Here is an excerpt from Daniel Borunda, Alex Hinojosa and Marty Schladen's article in the El Paso Times:
"Mexican authorities captured the reputed leader of La Linea, a vicious group of thugs that carried out murders and terrorized Juárez for a drug cartel. José Antonio Acosta Hernández, also known as 'El Diego,' one of the highest-ranking bosses of the Juárez drug cartel, was reportedly arrested Friday after a shootout with authorities in a Chihuahua City neighborhood. Acosta was indicted this year in the killings of three people connected to the U.S. Consulate in Juárez... His arrest, according to one expert, may signal the end of the Juárez drug cartel and a downturn in the violence that has gripped Juárez and the state of Chihuahua. Acosta, who was reportedly flown to Mexico City after his capture, is believed to run operations for La Linea in Chihuahua City and Juárez and was arguably the most-wanted man in the state of Chihuahua... In recent weeks, narco-graffiti threatening the U.S. Drug Enforcement Administration and U.S. Consulate employees appeared on public walls in Juárez and Chihuahua City. The messages telling the "gringos of the DEA" to quit meddling were signed 'Diego'... Many of the public threats from La Linea made frequent references to 'El Diego'... The capture of Acosta may be a new beginning for Juárez residents and a decrease in violence, said University of Texas at El Paso political science professor Tony Payan." Link to Full Article
Analysis: Chalk up another victory for the Calderón administration, as this is a nice one. There's no doubt that Acosta's arrest will have a detrimental impact on La Linea, and perhaps on the VCFO (Juárez cartel) as a whole. The big question is, of course, how much?
Acosta has been indicted in the US for alleged involvement in the attack on the three US Consulate employees, which makes him eligible for extradition. The only thing any narco fears is extradition. Dr Payan mentioned in the article something about Acosta providing good, useful intelligence about his organization and perhaps rivals. That's the key here, both to either preventing Acosta's extradition, reducing his sentence if he is sent to the US for trial (and assuming a conviction, of course), and bringing down the remnants of the VCFO. But will he talk?
No one can really say. Edgar "La Barbie" Valdez Villareal did, and so did Osiel Cárdenas Guillen. If the VCFO really is crumbling, Acosta may believe there's not much left to save - except his own rear end. La Linea has been a force to be reckoned with in Chihuahua for many years, and the VCFO is not a TCO to go quietly into the night - it's been fighting for its life against the Federation for quite some time now, and still maintains a presence in Juárez. However, there is a chance that Acosta could drive some pretty big nails into the VCFO's coffin; we'll see how that develops over the next few weeks and months.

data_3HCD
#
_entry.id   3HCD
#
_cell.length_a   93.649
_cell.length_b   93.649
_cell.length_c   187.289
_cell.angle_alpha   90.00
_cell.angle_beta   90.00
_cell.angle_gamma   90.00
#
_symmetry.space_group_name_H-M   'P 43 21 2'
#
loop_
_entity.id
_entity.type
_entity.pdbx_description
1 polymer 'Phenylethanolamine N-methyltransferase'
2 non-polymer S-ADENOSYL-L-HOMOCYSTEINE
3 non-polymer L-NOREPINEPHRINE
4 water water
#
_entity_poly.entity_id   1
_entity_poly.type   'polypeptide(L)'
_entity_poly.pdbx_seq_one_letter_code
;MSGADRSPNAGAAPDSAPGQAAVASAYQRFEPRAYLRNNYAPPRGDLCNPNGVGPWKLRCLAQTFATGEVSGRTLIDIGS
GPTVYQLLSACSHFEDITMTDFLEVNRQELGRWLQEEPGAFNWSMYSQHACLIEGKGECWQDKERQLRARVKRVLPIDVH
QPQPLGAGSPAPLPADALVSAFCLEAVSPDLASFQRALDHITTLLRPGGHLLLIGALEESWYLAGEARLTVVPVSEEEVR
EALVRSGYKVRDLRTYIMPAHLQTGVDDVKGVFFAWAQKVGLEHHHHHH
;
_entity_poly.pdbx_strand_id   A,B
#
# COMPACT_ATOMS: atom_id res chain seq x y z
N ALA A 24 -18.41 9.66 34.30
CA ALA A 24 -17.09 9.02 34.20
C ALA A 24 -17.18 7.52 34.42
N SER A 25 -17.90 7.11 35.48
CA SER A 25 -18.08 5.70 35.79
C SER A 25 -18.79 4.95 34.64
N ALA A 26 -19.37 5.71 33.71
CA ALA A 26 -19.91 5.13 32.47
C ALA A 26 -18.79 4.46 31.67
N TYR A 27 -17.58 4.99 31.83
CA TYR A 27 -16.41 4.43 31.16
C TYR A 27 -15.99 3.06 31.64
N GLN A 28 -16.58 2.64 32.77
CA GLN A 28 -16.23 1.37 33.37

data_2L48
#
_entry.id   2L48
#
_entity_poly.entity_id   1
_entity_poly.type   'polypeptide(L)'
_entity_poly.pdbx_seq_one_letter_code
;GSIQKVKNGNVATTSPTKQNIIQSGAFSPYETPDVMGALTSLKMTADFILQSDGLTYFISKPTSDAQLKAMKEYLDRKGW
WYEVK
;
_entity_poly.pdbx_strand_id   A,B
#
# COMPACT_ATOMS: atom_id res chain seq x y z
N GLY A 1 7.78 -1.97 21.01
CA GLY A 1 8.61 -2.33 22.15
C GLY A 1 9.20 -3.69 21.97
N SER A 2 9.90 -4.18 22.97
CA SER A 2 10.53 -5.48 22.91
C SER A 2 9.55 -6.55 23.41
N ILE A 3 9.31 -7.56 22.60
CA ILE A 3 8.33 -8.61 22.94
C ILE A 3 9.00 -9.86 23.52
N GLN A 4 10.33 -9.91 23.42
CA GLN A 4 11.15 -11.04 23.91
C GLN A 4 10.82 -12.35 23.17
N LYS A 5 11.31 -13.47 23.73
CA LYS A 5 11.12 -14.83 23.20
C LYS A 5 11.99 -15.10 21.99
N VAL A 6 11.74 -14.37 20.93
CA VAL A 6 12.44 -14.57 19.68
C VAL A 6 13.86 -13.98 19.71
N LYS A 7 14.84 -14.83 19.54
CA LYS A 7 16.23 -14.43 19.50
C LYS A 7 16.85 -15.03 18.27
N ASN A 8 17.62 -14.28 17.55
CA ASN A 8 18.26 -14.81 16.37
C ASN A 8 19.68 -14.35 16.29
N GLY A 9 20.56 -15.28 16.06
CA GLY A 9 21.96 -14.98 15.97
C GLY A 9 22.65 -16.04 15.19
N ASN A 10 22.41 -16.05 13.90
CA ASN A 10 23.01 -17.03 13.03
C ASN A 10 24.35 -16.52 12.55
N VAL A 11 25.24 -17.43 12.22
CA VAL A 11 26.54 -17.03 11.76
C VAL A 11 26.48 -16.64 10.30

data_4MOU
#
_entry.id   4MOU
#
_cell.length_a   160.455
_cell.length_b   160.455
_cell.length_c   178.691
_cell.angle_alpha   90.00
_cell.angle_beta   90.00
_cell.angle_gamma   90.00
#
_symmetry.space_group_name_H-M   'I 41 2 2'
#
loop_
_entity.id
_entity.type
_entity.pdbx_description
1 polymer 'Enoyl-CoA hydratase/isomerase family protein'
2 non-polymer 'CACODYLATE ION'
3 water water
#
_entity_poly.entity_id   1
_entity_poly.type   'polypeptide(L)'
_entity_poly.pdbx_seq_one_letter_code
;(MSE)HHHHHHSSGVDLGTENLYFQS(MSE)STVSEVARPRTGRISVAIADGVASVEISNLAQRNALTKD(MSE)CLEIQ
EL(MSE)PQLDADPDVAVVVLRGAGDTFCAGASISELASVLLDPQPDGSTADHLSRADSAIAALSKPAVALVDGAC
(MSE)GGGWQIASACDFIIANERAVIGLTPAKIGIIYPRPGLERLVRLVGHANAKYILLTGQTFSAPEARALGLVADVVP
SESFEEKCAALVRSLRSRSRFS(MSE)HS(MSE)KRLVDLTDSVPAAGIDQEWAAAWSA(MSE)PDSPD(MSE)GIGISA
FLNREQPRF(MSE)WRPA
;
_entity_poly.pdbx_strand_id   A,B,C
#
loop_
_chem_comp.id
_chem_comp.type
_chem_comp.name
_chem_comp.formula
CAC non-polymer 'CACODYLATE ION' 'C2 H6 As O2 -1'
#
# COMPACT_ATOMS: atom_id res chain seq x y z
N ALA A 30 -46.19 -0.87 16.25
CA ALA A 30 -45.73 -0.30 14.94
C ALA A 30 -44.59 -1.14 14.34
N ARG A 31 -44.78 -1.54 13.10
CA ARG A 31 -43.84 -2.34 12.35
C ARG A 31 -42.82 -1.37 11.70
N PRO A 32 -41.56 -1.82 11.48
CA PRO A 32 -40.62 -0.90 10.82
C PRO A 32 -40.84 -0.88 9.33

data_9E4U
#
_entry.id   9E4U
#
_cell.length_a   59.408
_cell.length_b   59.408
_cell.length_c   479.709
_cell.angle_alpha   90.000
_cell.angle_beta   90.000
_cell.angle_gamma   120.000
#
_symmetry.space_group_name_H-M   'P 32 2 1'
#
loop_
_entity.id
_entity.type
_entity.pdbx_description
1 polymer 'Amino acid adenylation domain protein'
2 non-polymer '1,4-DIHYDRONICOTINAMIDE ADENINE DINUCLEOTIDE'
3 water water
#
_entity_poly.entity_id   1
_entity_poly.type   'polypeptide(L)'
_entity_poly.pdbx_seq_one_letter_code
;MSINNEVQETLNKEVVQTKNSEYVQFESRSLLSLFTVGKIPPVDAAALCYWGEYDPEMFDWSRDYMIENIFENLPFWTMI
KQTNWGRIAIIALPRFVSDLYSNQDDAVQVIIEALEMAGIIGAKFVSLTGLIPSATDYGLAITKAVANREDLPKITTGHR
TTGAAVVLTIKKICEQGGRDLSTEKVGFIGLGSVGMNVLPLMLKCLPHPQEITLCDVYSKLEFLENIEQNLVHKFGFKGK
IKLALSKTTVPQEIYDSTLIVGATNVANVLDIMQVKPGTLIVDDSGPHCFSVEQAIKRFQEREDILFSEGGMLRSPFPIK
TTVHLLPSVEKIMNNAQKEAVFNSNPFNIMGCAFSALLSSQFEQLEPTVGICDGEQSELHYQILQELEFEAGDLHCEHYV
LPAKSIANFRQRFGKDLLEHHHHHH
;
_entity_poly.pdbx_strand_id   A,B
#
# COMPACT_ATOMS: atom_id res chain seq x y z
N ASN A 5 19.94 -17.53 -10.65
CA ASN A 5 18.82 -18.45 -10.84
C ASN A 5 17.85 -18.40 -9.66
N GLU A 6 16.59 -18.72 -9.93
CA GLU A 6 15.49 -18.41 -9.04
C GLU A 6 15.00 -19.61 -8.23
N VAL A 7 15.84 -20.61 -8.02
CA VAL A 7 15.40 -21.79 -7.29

But there's still the other question - how will the assumed demise of La Linea, and perhaps later on the VCFO - affect levels of violence in Juárez? Many people believe that if the VCFO were to concede or be destroyed, the Federation would win control of the Juárez plaza and peace would ensue. Unfortunately, that probably wouldn't be the case.
In past years, the violence in Ciudad Juárez has been a result of the turf battle between the VCFO and the Federation. But something happened in the last couple of years to change to rules - throw them out the window actually...the local drug trade exploded. There are something like 500 colonias, or neighborhoods, in Juárez, and each one has its own gang defending its turf - and dealing drugs. These gangs have joined in the bloodshed, and it's gotten to the point that no one in Juárez really knows who is killing whom. The Federation and the VCFO don't have their top people mixed up in that mess; they hire out lower level thugs to do the grunt work for them in that chaos. The cops are afraid of going in and asking too many questions, let alone thoroughly investigating any murders that occur in Juárez, so it's too simplistic to say that once the VCFO is out, everything will get better. Juárez still has a few hundred gangs to deal with.
That being said, if the Federation ends up being top dog in Juárez as a result of Acosta's arrest (whether that's in a few weeks or months), they have the power to rein in all the disparate factions in the city and establish some order. Whether or not they want to is a good question. With all the killing and chaos, less authority is scrutinizing the movement of drugs across the border into El Paso. However, all those gang members already in the drug business and possibly looking for work...this could result in the largest narco recruiting drive the drug war has ever seen.
At this early point in the game, post-Acosta arrest, it's too soon to tell what impact him being out of the game will have. Of course, it's always interesting to speculate, and imagine positive outcomes. As always, more to come...